Scranton, Pa.: home of The Office and Vice-Presidential Nominee Joe Biden. Wasilla, AK: home of hockey mom-turned-politician Sarah Palin and … and breathtaking views of Russia.
Tomorrow’s election has long been the hot topic in the media. Voters know everything about the candidates: their experiences, their positions on the issues, and even their families and their hometowns.
Scranton has a population of 72,861, 93.5 percent of which is white, according to the U.S. Census Bureau.
“One thing I don’t like as much about Scranton is that it’s not as diverse in terms of ethnicity and even in terms of age,” Amy Chan ’10, a Scranton native, said. “There’s really a huge age gap because the majority of the people in my area are either middle aged or elderly. There are really not many youth who stick around.”
With Scranton’s small percentage of the minority and youth vote, the Obama-Biden campaign is seeking support from the white-collar middle class.
“It’s mostly true that we are all hard-working, white-collar, middle class people,” Chan said. “The people of Scranton see Joe Biden as one of them: a hard-working, normal guy who made it [this close to] the white house. I think they see him as someone who is for the middle class.”
“We stay loyal to those from our area, so I do think that Joe Biden being born and raised in Scranton will definitely have some impact on people,” Chan said.
“[Biden] came to Scranton for a rally over fall break, that I attended,” Doug Gibbons ’10, also from Scranton, said. “The crowd was really enthusiastic about him, they really got fired up when he spoke.”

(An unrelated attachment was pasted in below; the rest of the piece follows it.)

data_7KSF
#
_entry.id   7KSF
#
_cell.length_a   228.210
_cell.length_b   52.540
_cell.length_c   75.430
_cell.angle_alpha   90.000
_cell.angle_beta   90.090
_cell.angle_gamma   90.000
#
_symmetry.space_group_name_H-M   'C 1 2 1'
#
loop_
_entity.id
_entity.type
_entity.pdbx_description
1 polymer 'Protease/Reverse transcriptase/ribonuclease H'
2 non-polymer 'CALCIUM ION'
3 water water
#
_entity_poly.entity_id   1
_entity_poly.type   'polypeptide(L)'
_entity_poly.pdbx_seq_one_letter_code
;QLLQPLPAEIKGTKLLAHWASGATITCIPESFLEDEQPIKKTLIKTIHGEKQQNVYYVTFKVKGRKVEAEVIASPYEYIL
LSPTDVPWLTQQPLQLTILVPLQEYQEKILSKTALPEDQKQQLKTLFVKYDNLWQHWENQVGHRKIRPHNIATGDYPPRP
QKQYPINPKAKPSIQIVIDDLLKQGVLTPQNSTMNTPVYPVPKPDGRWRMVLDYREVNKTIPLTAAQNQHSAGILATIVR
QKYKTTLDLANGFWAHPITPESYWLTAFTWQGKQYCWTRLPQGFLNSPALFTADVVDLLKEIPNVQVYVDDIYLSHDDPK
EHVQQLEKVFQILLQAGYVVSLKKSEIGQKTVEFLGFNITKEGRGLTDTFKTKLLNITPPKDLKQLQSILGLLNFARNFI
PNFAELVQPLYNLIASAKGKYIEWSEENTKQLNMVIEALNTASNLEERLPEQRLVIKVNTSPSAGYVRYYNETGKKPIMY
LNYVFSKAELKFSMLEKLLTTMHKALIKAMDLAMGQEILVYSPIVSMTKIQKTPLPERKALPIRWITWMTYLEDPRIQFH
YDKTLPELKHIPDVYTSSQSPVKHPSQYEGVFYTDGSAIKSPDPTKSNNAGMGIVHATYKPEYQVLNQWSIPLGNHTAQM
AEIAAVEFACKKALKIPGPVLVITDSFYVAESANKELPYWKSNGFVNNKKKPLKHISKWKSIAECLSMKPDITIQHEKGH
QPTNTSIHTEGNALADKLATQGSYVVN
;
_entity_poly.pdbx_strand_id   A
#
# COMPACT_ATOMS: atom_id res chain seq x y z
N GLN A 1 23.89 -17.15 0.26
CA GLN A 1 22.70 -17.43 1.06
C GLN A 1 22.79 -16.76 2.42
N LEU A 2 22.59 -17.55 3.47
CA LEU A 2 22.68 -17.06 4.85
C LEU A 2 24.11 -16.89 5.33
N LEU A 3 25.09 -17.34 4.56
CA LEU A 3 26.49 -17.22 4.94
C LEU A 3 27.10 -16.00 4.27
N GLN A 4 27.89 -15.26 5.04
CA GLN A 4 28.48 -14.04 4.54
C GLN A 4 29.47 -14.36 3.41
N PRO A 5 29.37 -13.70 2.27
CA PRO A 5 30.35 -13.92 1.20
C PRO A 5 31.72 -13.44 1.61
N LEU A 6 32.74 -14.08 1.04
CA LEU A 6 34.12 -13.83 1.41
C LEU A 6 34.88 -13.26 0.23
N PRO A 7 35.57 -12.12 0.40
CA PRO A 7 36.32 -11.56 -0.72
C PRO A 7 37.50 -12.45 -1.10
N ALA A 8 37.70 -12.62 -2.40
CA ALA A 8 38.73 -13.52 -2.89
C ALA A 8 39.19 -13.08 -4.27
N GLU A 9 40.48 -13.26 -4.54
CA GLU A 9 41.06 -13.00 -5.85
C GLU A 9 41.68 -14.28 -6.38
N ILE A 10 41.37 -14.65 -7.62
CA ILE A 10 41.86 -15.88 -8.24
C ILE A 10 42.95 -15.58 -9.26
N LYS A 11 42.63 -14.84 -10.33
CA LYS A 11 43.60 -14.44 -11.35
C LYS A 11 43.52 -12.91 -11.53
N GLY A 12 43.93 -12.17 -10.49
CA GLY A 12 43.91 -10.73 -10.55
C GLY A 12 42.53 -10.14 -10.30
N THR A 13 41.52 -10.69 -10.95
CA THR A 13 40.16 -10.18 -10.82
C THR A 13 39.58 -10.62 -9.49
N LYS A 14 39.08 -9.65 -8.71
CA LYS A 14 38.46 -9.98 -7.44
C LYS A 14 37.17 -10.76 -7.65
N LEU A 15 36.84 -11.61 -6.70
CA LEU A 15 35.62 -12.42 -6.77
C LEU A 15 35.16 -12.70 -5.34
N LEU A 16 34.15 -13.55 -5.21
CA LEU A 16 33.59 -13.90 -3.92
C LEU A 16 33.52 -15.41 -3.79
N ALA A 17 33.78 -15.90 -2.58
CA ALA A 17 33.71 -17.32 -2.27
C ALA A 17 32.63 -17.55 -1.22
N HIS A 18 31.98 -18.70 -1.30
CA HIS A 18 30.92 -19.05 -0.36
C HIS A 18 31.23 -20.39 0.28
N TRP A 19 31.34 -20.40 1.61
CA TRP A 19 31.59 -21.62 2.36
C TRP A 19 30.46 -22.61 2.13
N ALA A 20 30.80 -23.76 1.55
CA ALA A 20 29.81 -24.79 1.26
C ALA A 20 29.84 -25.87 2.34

“[Biden has] still maintained pretty good ties in Scranton. He still comes back to the Green Ridge section of town where he grew up. So I think all of Scranton is really excited. Certainly it was a great reception for him when he came a couple weeks ago,” Gibbons said.
This electoral race has shown that many voters care about the vice presidential candidates as much as they do about the presidential candidates.
“I think in general, be it Joe Biden or Sarah Palin, the choice of VP says a lot about the [presidential] candidates,” Chan said. “I know personally, my godparents, who weren’t going to vote for Obama, who were going to vote for McCain, changed their minds once McCain announced his VP pick.”
“Now whenever I tell people I’m from Scranton and they ask about The Office, I say also, ‘And the childhood home of your next vice president, Joe Biden!’” Gibbons said.